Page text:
|City handles parking services|
by Angela Hill
U of R loses out on parking
With winter finally making an appearance, more and more students will be driving to school and parking at metres. Nobody likes a parking ticket, but illegal parkers may not be the only ones losing out.
The University of Regina has approximately 4,800 parking spaces on campus; of these 309 are metered. These metered locations are patrolled by the parking services commissionaires who spot and ticket violations. These tickets are then sent to the City of Regina to be processed for a fee.
This fee is so large that the university only receives a small amount back to add to their expenses fund.
“There is a flat fee per ticket,” said Gwen Evans of Parking Services. “The city gets most of it.” She went on to explain that it didn’t matter if the ticket type was for an expired metre, worth $10, or for illegally parking in a handicapped spot, worth $100, the university received the same amount back. The exact amount of this fee is confidential by an agreement that was part of the tendering process.
The tickets are issued to people in violation of U of R bylaws, and despite the upcoming nasty weather, Evans said “a violation is a violation” and no special privilege is given.
For the large fee the university pays the city, they can also use the city’s method of appeal with a judge. While expensive, Evans said, “it is currently the best option for the university,” because they don’t have the capacity to deal with the tickets and appeals.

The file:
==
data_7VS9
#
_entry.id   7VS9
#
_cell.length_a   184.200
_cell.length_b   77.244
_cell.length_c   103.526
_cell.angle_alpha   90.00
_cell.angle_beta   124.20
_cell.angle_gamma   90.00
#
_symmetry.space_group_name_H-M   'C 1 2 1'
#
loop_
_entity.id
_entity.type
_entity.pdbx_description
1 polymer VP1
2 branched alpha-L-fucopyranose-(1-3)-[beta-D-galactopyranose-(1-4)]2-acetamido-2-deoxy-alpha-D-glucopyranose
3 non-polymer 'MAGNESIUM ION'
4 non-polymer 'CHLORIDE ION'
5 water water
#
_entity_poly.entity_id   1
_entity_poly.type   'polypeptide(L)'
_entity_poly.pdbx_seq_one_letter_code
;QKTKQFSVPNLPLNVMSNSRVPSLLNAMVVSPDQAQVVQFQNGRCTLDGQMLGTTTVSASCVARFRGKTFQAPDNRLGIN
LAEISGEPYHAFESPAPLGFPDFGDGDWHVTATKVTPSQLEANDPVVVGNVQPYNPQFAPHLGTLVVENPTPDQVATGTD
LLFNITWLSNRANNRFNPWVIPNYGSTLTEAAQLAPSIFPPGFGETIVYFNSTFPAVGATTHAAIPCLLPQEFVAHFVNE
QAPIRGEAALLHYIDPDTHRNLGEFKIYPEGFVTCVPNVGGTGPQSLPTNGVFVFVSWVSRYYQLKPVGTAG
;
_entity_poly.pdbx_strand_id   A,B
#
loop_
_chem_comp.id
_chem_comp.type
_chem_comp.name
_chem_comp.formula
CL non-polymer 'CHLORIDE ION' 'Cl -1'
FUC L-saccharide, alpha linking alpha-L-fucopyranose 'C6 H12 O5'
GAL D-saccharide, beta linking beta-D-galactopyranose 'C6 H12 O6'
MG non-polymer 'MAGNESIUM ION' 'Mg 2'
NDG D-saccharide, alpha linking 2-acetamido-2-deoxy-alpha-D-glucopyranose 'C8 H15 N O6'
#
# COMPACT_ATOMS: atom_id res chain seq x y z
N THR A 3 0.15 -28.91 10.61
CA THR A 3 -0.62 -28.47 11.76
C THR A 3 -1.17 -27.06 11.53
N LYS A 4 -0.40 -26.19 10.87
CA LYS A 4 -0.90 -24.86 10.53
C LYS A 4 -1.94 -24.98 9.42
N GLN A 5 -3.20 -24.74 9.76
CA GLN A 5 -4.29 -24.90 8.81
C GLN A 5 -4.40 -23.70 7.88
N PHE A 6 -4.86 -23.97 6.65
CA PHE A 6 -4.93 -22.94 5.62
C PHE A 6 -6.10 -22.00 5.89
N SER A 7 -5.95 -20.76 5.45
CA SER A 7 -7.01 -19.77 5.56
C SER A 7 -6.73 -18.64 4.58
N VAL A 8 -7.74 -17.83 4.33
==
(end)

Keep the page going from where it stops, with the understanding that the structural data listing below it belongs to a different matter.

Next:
Evans said that different provinces and intuitions have different abilities. In some places, she said, “the schools can withhold grades” over a parking ticket. Many institutions have the ability to self-regulate their parking situations. These locations have an appeal board set-up for those who want to contest a ticket. These boards are made up of a selection of people from across a campus.
Evan said there are some drawbacks to that system, such as that the board might not always be entirely impartial. Ticket holders may find themselves appealing to their friend, or someone who they are not so friendly with. The judging system, however, can be a better option because a judge is a truly impartial body.
While having a judge to deal with appeals seems to be the most neutral option, it also gives the impression of being the most expensive.
But, whatever monies the parking services get back, they place in the fund for snow removal, maintenance and for building more lots.
For those who have trouble remembering when they need to plug the metre, they are in effect from 7:30 a.m. to 9 p.m. Monday to Friday. Weekends, however, are free. And for those who don’t like the hours at the metres, Evan points out that some universities will keep the meters monitored as late as classes run, up to 11 p.m.